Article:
The Bible is mysterious, surprising—and often deeply misunderstood.
In The Bible Unfiltered, Dr. Michael Heiser, an expert in the ancient Near East and author of the best-seller The Unseen Realm, explores the most unusual, interesting, and least understood parts of the Bible and offers insights that will inspire, inform, and surprise you on every page.
Dr. Heiser has helped to remind the church of the supernatural worldview of the Bible. In The Bible Unfiltered, you will see his methods and expertise applied to dozens of specific passages and topics. Gleaned from his years working as Faithlife’s scholar-in-residence, this is some of the very best of Dr. Heiser’s work.
Discover what it means to read the Bible in an ancient Hebrew context—pick up Dr. Heiser’s best-seller, The Unseen Realm.
For more insights into weird and obscure passages in the Bible, check out I Dare You Not to Bore Me with the Bible.
“The right context for understanding the Bible is the context that produced the Bible.” (Page 16)
“But understanding Scripture isn’t about making it palatable or comfortable to modern readers. It’s about discerning what the biblical writer believed and was seeking to communicate to readers who thought the same way.” (Page 17)
“But you must remember that, while the Bible was written for us, it wasn’t written to us. What they wrote is still vital for our lives today, but we can only accurately discern the message if we let them speak as they spoke.” (Page 19)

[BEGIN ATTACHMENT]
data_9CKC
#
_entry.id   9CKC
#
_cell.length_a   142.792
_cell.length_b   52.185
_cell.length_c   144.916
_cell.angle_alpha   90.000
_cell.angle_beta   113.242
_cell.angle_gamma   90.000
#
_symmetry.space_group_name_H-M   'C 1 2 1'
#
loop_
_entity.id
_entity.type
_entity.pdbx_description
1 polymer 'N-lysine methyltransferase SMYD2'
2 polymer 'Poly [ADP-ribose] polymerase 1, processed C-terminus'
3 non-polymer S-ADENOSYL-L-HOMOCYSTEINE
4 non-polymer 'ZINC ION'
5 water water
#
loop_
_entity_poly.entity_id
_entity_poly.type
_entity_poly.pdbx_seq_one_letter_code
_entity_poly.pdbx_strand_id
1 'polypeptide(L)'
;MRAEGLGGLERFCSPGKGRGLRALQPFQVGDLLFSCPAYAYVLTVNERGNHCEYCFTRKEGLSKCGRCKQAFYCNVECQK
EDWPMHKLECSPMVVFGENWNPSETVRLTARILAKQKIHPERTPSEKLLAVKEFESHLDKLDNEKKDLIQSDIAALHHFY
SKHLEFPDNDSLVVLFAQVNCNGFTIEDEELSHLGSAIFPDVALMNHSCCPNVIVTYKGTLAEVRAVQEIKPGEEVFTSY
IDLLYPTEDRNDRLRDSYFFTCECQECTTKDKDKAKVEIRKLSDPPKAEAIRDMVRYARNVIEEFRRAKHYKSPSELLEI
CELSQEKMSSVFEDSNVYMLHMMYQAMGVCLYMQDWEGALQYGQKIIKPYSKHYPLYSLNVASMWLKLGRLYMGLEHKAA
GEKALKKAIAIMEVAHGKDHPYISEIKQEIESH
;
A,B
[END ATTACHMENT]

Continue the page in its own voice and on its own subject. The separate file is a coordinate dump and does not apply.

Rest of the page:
“The biblical context includes its supernaturalism. The biblical writers believed in an active, animate spiritual world. That world was home to a lot more than the triune God, angels, Satan, and demons. It included other gods (i.e., the gods of the nations were not merely idols) and territorial spiritual beings that were not demons—and were, in fact, superior to demons.1 It included what we think of as ghosts, who could appear visibly, and even physically, and communicate to the embodied living world of which they had once been a part (1 Sam 28:3–20). For the biblical writers, divine beings could eat, drink, fight, and produce offspring with humans (Gen 6:1–4; 18:1–8; 19:1–11; 32:22–32; Num 13:32–33; 2 Pet 2:4–10; Jude 6–7).” (Page 16)
“I’m suggesting that the path to real biblical understanding requires that we don’t make the Bible conform to our traditions, our prejudices, our personal crises, or our culture’s intellectual battles.” (Page 19)